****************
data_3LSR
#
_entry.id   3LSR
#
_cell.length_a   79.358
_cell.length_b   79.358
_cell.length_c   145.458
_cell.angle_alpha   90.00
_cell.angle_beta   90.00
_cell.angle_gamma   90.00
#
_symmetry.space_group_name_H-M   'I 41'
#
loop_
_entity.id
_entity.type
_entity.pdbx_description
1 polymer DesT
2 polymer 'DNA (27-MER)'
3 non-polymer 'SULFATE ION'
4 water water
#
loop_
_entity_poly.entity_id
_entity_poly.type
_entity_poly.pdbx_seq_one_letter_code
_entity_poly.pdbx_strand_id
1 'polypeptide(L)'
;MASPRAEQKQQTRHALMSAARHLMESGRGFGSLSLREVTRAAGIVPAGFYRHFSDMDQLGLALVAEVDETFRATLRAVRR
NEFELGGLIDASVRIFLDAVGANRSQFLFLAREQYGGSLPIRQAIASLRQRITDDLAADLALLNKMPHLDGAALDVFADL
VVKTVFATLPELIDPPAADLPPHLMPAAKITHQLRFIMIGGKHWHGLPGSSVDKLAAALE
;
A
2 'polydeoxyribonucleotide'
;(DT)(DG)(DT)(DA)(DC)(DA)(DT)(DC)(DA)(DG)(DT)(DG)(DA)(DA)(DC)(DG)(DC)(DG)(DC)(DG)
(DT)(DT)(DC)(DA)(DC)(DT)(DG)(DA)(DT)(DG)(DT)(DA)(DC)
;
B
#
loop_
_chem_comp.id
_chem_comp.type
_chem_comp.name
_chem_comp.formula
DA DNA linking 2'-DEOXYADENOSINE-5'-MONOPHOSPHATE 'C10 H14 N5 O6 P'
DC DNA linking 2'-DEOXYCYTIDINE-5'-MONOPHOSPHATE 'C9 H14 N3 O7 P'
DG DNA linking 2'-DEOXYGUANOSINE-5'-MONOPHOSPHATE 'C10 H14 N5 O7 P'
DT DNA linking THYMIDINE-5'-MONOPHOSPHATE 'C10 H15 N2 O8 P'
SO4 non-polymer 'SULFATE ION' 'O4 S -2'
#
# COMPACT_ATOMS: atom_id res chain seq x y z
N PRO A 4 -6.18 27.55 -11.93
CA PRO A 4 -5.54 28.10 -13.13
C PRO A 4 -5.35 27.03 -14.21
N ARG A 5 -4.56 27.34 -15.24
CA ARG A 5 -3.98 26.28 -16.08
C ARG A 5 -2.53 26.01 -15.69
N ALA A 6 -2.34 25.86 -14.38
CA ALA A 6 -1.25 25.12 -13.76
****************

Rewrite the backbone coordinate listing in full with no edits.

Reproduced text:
data_3LSR
#
_entry.id   3LSR
#
_cell.length_a   79.358
_cell.length_b   79.358
_cell.length_c   145.458
_cell.angle_alpha   90.00
_cell.angle_beta   90.00
_cell.angle_gamma   90.00
#
_symmetry.space_group_name_H-M   'I 41'
#
loop_
_entity.id
_entity.type
_entity.pdbx_description
1 polymer DesT
2 polymer 'DNA (27-MER)'
3 non-polymer 'SULFATE ION'
4 water water
#
loop_
_entity_poly.entity_id
_entity_poly.type
_entity_poly.pdbx_seq_one_letter_code
_entity_poly.pdbx_strand_id
1 'polypeptide(L)'
;MASPRAEQKQQTRHALMSAARHLMESGRGFGSLSLREVTRAAGIVPAGFYRHFSDMDQLGLALVAEVDETFRATLRAVRR
NEFELGGLIDASVRIFLDAVGANRSQFLFLAREQYGGSLPIRQAIASLRQRITDDLAADLALLNKMPHLDGAALDVFADL
VVKTVFATLPELIDPPAADLPPHLMPAAKITHQLRFIMIGGKHWHGLPGSSVDKLAAALE
;
A
2 'polydeoxyribonucleotide'
;(DT)(DG)(DT)(DA)(DC)(DA)(DT)(DC)(DA)(DG)(DT)(DG)(DA)(DA)(DC)(DG)(DC)(DG)(DC)(DG)
(DT)(DT)(DC)(DA)(DC)(DT)(DG)(DA)(DT)(DG)(DT)(DA)(DC)
;
B
#
loop_
_chem_comp.id
_chem_comp.type
_chem_comp.name
_chem_comp.formula
DA DNA linking 2'-DEOXYADENOSINE-5'-MONOPHOSPHATE 'C10 H14 N5 O6 P'
DC DNA linking 2'-DEOXYCYTIDINE-5'-MONOPHOSPHATE 'C9 H14 N3 O7 P'
DG DNA linking 2'-DEOXYGUANOSINE-5'-MONOPHOSPHATE 'C10 H14 N5 O7 P'
DT DNA linking THYMIDINE-5'-MONOPHOSPHATE 'C10 H15 N2 O8 P'
SO4 non-polymer 'SULFATE ION' 'O4 S -2'
#
# COMPACT_ATOMS: atom_id res chain seq x y z
N PRO A 4 -6.18 27.55 -11.93
CA PRO A 4 -5.54 28.10 -13.13
C PRO A 4 -5.35 27.03 -14.21
N ARG A 5 -4.56 27.34 -15.24
CA ARG A 5 -3.98 26.28 -16.08
C ARG A 5 -2.53 26.01 -15.69
N ALA A 6 -2.34 25.86 -14.38
CA ALA A 6 -1.25 25.12 -13.76